Turning the tables
MONTREAL – It might have taken two periods for the Canadiens’ engines to rev up on Tuesday night, but when they did, Michel Therrien’s troops stepped on the gas and never looked back, besting the Phoenix Coyotes 3-1 at the Bell Centre.
Outshot 15-3 in the opening frame, the Habs ultimately turned the tables on a Coyotes team that appeared primed to pick up the win through 40 minutes of play. Dave Tippett’s squad outplayed and outgunned the Canadiens early on, taking a 1-0 lead to the locker room at the second intermission.
Then, with one blast, the momentum shifted in the Habs’ favour for good.
“We were going pretty well early in the third. But, as soon as Marky fired that one in, Marky doesn’t show too much emotion, but you know he was fired up when he leans into a slap shot like that,” offered Max Pacioretty, referencing Andrei Markov’s power play tally at the 2:26 mark of the third period that eked past Coyotes netminder Mike Smith to tie things up at one.
“He got the guys going a bit. I think that was one of the better periods of hockey we played this season, so we used that as a building block,” added Pacioretty, citing the relentlessness with which the Canadiens attacked the Coyotes' goal in the third period, outshooting Phoenix by a 14-5 margin.
Among those feeding off that renewed sense of energy from Markov’s early-period equalizer was Pacioretty himself, who went on to notch the go-ahead and eventual game-winning goal just under 11 minutes later while the Canadiens were up a man once again.
“Our confidence was down early, and we knew that we had more to give than we had been in the past. We were waiting for that one break to win a game,” confided the New Canaan, CT native, who went on to add his second goal of the game – an empty-netter with three seconds remaining in regulation time – to up his goal count to a team-leading 14 markers on the year, 11 of which have come on Bell Centre ice. “It’s a confidence thing. This game is so much between the ears, and I think once you get a couple of bounces, everyone was playing well in the third period and we built off each other’s energy and that’s what makes our team go.”
Despite the fact that the Canadiens picked up their first victory of the season when trailing after two periods, the manner in which they went about making it happen didn’t necessarily sit well with Josh Gorges. In the aftermath of the Habs’ 21st victory of the year, the veteran rearguard insisted the bleu-blanc-rouge continue to play with fire by failing to come out of the gate at full speed.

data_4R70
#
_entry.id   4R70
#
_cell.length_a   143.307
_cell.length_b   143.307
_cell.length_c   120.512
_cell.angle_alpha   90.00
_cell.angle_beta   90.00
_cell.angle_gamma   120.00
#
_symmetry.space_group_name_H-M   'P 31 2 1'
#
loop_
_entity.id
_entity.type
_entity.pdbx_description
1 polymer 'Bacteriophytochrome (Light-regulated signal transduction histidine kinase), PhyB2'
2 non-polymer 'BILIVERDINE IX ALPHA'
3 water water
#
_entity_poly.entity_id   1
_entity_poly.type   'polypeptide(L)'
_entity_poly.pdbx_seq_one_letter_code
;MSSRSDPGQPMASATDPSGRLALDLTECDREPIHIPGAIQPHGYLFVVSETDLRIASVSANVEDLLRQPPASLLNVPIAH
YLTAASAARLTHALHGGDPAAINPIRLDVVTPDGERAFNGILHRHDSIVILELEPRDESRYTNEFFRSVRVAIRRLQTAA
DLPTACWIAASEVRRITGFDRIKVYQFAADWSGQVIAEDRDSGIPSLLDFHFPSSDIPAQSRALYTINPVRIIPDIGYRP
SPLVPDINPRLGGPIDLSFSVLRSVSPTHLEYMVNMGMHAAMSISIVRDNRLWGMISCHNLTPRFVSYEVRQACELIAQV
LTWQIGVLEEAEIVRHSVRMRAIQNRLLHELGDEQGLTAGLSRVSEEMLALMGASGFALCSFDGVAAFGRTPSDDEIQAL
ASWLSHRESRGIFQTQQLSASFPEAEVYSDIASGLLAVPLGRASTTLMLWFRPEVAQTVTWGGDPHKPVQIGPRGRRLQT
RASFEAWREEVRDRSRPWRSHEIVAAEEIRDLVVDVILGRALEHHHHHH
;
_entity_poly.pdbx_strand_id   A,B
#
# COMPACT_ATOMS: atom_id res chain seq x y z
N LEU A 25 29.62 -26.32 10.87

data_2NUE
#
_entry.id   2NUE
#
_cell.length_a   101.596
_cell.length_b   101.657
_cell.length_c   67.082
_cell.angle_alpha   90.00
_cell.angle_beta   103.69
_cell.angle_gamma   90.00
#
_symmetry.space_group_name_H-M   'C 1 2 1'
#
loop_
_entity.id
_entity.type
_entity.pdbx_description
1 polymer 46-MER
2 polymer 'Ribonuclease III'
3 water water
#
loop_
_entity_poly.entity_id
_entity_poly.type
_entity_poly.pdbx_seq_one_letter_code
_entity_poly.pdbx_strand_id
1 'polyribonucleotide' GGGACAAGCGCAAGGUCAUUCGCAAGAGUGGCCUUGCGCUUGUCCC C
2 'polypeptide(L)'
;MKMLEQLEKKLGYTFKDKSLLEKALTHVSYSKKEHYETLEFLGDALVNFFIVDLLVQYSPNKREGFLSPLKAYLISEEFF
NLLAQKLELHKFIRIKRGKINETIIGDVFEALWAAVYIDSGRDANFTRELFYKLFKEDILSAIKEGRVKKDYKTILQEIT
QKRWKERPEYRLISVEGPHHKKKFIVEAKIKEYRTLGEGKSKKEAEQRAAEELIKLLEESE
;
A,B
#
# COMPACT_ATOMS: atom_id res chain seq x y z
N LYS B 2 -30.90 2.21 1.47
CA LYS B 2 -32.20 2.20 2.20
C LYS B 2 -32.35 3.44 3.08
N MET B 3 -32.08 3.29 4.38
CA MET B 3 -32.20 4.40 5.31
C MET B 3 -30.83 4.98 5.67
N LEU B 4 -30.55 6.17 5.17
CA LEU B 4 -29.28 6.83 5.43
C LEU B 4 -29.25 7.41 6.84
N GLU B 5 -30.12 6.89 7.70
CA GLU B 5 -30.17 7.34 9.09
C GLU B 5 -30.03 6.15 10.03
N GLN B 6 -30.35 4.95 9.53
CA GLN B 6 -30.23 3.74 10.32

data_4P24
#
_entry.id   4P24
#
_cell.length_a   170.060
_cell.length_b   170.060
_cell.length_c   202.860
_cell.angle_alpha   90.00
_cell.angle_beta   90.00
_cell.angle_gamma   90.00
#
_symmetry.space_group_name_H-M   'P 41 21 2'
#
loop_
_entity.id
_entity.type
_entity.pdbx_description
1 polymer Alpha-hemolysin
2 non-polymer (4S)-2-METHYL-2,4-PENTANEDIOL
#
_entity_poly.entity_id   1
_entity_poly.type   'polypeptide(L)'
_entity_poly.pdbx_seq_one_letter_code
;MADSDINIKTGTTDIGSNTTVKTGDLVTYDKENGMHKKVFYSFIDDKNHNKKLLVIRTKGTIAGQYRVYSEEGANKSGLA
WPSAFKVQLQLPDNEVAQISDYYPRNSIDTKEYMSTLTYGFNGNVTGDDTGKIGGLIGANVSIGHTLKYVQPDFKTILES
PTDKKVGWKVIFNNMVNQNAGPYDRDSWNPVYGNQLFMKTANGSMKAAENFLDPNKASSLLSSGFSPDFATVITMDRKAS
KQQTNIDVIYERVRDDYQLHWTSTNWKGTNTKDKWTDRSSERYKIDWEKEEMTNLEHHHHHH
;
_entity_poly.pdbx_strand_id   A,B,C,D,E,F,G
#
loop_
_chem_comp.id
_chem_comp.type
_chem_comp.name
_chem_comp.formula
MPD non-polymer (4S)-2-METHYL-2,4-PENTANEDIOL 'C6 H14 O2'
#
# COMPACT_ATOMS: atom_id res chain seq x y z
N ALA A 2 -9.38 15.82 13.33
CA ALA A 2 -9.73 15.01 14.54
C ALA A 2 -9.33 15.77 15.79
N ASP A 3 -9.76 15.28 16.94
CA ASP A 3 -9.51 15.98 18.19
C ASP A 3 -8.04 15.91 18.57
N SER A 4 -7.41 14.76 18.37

“[I’m] not completely [satisfied]. I think we found a way. That’s a character win for us,” mentioned Gorges, who logged 22:51 of ice time against the Coyotes, while amassing four of the Canadiens’ 27 blocked shots on the night. “The way we started the game can’t go on anymore and we’ve seen too much of it in the last five or six games. We have to stop that right now. Five-on-five, especially early on, we can’t play like that. It’s too hard to come from behind and try to steal a win.”
Fortunately, in their final appearance before the Bell Centre faithful in 2013, the Habs did just that. Set to contest their next six games away from the friendly confines of their own building, the come-from-behind win over the Desert Dogs was a good way to cap this portion of the home schedule before heading out on the road come Wednesday afternoon.
“We know we haven’t been that good lately. It was a big way to finish the game for us,” noted Brendan Gallagher. “Obviously, these fans are awesome for us and we use them every night. For them to give us the energy that we needed was huge.”
Those sentiments were echoed by Carey Price, who turned aside 26 shots on Tuesday night en route to registering his 16th win of the season.
“It was a big game. We’re not going to be at home for a while and to be able to beat a good team like that is definitely a feather in our cap,” praised the Canadiens netminder. “We’re going on the road and we’re going to try to get four more points [against St. Louis and Nashville] before the Christmas break.”
That would certainly make for a nice holiday gift for Habs players and fans alike.